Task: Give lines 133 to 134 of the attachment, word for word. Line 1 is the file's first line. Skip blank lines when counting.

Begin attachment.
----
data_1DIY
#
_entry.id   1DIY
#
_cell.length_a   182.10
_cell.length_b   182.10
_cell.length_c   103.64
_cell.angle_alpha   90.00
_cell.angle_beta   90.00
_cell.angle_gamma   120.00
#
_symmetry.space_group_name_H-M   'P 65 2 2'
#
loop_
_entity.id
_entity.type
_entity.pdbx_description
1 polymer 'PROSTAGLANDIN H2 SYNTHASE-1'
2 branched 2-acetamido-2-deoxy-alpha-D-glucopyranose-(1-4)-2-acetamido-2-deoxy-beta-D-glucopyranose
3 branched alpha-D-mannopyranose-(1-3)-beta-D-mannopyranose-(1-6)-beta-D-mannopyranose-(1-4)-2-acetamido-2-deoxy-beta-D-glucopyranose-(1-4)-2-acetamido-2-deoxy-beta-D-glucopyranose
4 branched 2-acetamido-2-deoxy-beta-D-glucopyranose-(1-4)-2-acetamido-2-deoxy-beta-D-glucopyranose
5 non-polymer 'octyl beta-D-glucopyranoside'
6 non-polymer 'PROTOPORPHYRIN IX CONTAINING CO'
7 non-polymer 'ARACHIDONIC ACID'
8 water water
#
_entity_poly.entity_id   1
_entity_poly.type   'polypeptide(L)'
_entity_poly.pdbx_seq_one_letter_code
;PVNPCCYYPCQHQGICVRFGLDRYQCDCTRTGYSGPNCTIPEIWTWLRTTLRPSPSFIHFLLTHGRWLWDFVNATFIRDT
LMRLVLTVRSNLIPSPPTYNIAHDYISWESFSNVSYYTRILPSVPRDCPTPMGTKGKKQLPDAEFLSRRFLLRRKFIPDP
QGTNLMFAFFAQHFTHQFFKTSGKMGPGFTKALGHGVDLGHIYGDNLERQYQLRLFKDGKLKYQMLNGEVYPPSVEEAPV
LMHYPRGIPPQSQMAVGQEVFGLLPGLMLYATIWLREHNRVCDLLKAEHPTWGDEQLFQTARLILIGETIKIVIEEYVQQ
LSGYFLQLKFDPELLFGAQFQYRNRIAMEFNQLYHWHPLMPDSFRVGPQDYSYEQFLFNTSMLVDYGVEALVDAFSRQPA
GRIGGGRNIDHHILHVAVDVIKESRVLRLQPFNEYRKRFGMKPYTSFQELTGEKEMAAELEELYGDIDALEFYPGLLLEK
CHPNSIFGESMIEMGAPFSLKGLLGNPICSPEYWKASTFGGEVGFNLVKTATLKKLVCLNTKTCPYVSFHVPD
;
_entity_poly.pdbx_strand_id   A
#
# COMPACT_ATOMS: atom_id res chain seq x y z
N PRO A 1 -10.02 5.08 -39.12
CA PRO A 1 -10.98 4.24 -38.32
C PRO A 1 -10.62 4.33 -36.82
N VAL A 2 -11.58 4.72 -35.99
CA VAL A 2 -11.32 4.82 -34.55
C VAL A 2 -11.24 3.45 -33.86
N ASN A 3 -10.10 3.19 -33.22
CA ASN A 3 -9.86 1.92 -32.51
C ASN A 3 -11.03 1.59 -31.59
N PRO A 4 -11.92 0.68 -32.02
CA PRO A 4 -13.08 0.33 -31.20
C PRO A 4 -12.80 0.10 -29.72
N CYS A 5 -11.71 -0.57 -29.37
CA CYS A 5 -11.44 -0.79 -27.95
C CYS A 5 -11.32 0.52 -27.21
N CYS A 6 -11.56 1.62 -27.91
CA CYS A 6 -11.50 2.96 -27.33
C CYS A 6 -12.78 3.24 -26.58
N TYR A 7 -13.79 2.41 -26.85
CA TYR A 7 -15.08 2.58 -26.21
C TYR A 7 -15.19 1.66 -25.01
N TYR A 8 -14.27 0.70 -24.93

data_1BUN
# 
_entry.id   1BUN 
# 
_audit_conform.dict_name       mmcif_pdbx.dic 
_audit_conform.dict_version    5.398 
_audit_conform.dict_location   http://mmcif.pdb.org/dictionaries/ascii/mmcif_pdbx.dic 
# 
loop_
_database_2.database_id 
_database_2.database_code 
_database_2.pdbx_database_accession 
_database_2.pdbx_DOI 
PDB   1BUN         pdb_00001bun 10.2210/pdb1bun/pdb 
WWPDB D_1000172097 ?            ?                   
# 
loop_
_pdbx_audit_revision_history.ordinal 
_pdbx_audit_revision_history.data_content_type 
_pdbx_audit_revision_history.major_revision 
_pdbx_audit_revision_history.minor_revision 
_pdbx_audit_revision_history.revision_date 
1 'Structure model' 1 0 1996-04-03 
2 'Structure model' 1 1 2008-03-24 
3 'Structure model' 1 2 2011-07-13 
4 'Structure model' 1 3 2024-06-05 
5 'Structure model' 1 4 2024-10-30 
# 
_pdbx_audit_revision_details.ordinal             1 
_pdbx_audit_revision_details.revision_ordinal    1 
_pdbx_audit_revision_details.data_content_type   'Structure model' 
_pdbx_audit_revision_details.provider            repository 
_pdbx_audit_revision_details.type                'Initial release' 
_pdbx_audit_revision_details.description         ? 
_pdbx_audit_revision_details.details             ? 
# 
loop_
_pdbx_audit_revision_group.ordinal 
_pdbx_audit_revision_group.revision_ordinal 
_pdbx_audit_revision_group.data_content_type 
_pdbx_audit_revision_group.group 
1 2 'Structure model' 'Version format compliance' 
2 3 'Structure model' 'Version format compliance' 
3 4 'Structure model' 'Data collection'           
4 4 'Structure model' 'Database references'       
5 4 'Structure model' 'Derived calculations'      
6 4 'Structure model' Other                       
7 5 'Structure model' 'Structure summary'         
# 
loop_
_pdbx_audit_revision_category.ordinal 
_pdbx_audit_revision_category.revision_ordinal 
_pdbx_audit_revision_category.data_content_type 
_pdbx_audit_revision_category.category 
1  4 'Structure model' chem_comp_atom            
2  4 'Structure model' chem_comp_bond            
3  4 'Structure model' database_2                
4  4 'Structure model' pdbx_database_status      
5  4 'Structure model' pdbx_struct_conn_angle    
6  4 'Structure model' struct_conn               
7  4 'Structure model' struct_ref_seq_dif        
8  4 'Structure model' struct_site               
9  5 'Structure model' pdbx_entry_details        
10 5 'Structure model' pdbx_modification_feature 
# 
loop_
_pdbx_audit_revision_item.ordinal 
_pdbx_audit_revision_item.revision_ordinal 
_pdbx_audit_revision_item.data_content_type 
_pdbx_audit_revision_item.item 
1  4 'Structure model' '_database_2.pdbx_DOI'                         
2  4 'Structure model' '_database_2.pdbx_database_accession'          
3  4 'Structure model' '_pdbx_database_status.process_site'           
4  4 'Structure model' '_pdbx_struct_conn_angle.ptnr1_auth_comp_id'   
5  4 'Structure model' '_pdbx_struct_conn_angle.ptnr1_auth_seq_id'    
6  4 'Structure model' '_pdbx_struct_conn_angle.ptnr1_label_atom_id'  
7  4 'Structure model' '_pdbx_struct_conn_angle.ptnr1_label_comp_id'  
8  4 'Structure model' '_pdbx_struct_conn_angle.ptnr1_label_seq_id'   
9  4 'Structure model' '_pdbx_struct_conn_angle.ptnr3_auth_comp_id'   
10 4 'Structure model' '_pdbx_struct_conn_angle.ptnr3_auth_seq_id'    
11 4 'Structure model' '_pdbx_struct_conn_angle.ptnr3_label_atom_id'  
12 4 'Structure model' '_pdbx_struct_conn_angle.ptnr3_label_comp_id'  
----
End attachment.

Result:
1  4 'Structure model' '_database_2.pdbx_DOI'                         
2  4 'Structure model' '_database_2.pdbx_database_accession'          